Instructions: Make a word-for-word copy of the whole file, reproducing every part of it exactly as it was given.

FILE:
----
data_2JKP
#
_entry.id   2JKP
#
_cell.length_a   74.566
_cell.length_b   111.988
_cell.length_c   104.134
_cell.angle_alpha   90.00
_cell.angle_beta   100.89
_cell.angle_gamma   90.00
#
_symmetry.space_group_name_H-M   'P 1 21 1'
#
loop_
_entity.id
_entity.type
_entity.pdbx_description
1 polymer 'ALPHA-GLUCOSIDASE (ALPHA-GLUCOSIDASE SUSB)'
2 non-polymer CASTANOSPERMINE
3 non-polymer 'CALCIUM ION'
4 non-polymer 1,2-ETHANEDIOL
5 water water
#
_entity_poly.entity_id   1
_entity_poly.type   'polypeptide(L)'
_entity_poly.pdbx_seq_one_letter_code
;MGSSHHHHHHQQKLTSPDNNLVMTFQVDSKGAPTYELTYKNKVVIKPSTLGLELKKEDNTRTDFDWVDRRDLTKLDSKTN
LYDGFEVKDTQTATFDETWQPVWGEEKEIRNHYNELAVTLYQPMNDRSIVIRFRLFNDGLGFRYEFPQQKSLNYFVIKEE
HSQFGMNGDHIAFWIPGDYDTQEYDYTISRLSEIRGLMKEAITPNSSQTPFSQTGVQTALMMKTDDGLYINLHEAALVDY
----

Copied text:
data_2JKP
#
_entry.id   2JKP
#
_cell.length_a   74.566
_cell.length_b   111.988
_cell.length_c   104.134
_cell.angle_alpha   90.00
_cell.angle_beta   100.89
_cell.angle_gamma   90.00
#
_symmetry.space_group_name_H-M   'P 1 21 1'
#
loop_
_entity.id
_entity.type
_entity.pdbx_description
1 polymer 'ALPHA-GLUCOSIDASE (ALPHA-GLUCOSIDASE SUSB)'
2 non-polymer CASTANOSPERMINE
3 non-polymer 'CALCIUM ION'
4 non-polymer 1,2-ETHANEDIOL
5 water water
#
_entity_poly.entity_id   1
_entity_poly.type   'polypeptide(L)'
_entity_poly.pdbx_seq_one_letter_code
;MGSSHHHHHHQQKLTSPDNNLVMTFQVDSKGAPTYELTYKNKVVIKPSTLGLELKKEDNTRTDFDWVDRRDLTKLDSKTN
LYDGFEVKDTQTATFDETWQPVWGEEKEIRNHYNELAVTLYQPMNDRSIVIRFRLFNDGLGFRYEFPQQKSLNYFVIKEE
HSQFGMNGDHIAFWIPGDYDTQEYDYTISRLSEIRGLMKEAITPNSSQTPFSQTGVQTALMMKTDDGLYINLHEAALVDY